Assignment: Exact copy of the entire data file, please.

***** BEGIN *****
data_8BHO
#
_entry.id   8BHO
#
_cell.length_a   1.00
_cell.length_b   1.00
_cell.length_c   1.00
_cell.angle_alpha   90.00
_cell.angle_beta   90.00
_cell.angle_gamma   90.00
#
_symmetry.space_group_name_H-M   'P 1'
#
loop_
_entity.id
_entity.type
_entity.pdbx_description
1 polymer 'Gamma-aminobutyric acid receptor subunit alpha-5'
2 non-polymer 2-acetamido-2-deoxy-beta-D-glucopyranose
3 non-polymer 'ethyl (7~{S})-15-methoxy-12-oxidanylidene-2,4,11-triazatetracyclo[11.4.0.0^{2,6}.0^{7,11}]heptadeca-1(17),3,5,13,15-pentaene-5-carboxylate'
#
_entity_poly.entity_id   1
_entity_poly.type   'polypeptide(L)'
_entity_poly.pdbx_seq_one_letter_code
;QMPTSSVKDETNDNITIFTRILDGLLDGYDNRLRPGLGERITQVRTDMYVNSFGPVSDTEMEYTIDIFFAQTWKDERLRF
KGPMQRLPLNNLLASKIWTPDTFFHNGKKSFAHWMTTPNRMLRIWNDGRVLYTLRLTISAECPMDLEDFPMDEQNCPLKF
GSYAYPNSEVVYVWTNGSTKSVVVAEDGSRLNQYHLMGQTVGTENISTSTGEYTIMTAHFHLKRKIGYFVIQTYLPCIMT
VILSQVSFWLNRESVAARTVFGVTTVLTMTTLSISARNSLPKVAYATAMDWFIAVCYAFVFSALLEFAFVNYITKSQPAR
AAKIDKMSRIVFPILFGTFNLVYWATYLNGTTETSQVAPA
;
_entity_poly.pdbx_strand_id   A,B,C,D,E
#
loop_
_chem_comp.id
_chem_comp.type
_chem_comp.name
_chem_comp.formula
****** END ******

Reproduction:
data_8BHO
#
_entry.id   8BHO
#
_cell.length_a   1.00
_cell.length_b   1.00
_cell.length_c   1.00
_cell.angle_alpha   90.00
_cell.angle_beta   90.00
_cell.angle_gamma   90.00
#
_symmetry.space_group_name_H-M   'P 1'
#
loop_
_entity.id
_entity.type
_entity.pdbx_description
1 polymer 'Gamma-aminobutyric acid receptor subunit alpha-5'
2 non-polymer 2-acetamido-2-deoxy-beta-D-glucopyranose
3 non-polymer 'ethyl (7~{S})-15-methoxy-12-oxidanylidene-2,4,11-triazatetracyclo[11.4.0.0^{2,6}.0^{7,11}]heptadeca-1(17),3,5,13,15-pentaene-5-carboxylate'
#
_entity_poly.entity_id   1
_entity_poly.type   'polypeptide(L)'
_entity_poly.pdbx_seq_one_letter_code
;QMPTSSVKDETNDNITIFTRILDGLLDGYDNRLRPGLGERITQVRTDMYVNSFGPVSDTEMEYTIDIFFAQTWKDERLRF
KGPMQRLPLNNLLASKIWTPDTFFHNGKKSFAHWMTTPNRMLRIWNDGRVLYTLRLTISAECPMDLEDFPMDEQNCPLKF
GSYAYPNSEVVYVWTNGSTKSVVVAEDGSRLNQYHLMGQTVGTENISTSTGEYTIMTAHFHLKRKIGYFVIQTYLPCIMT
VILSQVSFWLNRESVAARTVFGVTTVLTMTTLSISARNSLPKVAYATAMDWFIAVCYAFVFSALLEFAFVNYITKSQPAR
AAKIDKMSRIVFPILFGTFNLVYWATYLNGTTETSQVAPA
;
_entity_poly.pdbx_strand_id   A,B,C,D,E
#
loop_
_chem_comp.id
_chem_comp.type
_chem_comp.name
_chem_comp.formula